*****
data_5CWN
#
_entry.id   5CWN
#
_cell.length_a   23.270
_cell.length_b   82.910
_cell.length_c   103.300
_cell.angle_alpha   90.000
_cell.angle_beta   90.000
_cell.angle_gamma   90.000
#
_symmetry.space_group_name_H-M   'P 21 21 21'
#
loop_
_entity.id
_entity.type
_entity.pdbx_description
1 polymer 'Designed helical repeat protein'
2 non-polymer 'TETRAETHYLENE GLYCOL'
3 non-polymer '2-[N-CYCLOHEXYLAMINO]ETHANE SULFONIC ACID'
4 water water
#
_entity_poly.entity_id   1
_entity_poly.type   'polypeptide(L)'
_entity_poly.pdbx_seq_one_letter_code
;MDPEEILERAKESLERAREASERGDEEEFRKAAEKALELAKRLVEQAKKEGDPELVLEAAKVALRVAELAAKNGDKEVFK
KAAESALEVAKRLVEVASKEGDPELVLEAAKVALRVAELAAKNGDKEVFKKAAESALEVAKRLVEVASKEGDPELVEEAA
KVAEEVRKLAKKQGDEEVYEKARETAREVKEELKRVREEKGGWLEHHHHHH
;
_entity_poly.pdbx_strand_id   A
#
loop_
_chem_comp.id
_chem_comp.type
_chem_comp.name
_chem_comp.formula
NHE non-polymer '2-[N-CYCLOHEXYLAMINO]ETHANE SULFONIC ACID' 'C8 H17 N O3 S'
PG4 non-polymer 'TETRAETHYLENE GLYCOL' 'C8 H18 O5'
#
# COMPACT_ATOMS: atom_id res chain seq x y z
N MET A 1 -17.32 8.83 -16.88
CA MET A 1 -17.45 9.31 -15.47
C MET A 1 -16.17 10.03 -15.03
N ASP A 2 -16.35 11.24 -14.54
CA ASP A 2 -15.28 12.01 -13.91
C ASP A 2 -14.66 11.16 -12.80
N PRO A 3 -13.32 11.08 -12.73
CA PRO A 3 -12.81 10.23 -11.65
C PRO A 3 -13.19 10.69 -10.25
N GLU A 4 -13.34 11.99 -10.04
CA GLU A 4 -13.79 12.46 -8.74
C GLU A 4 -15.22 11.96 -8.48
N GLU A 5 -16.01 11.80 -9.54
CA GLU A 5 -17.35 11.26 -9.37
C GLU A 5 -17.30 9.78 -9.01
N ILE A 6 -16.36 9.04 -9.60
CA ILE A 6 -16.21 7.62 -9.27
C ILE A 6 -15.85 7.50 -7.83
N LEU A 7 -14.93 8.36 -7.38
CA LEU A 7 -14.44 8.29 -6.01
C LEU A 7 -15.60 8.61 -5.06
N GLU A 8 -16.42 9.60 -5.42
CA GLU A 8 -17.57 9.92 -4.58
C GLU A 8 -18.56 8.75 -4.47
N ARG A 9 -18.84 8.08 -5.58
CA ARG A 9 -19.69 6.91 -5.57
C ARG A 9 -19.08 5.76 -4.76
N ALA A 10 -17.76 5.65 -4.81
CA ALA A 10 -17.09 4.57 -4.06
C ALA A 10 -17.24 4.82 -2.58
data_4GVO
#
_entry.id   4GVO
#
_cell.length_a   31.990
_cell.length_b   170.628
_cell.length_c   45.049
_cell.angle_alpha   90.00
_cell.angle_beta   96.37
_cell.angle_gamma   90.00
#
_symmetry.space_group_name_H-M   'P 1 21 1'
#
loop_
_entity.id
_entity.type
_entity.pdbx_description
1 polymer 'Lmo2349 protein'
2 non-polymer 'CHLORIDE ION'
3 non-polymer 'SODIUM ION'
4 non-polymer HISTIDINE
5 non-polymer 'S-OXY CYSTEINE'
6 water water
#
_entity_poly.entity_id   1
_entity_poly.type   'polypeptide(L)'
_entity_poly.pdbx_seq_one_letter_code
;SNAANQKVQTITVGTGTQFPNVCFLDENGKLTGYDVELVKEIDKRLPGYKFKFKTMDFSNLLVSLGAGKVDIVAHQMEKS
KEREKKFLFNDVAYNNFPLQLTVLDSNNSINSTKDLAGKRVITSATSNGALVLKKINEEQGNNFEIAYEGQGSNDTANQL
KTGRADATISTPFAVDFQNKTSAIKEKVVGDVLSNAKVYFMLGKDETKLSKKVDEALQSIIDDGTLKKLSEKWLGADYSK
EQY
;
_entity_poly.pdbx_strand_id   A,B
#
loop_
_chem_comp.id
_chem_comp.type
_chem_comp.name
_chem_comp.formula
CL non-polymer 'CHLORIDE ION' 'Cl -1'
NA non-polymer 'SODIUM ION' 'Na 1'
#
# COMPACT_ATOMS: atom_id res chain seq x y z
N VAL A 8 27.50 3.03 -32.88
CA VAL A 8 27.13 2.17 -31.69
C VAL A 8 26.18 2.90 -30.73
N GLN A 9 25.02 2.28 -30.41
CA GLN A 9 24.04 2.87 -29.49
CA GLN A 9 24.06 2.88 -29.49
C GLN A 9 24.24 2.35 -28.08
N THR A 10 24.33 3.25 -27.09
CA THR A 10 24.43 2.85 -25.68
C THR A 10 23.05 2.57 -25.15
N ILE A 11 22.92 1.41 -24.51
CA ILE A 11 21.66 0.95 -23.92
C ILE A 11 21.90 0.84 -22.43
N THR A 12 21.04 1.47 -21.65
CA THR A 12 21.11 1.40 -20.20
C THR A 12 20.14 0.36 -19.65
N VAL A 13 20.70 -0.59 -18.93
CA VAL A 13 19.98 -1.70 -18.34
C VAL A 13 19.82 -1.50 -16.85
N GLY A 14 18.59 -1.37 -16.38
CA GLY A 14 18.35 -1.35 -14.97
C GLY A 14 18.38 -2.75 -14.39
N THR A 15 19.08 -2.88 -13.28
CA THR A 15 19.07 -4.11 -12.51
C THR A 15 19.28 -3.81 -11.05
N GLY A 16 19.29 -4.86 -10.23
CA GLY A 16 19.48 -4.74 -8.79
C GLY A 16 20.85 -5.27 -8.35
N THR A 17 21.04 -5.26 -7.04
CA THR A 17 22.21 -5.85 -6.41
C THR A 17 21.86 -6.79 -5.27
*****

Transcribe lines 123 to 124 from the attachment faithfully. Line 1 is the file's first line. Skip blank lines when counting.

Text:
C THR A 10 23.05 2.57 -25.15
N ILE A 11 22.92 1.41 -24.51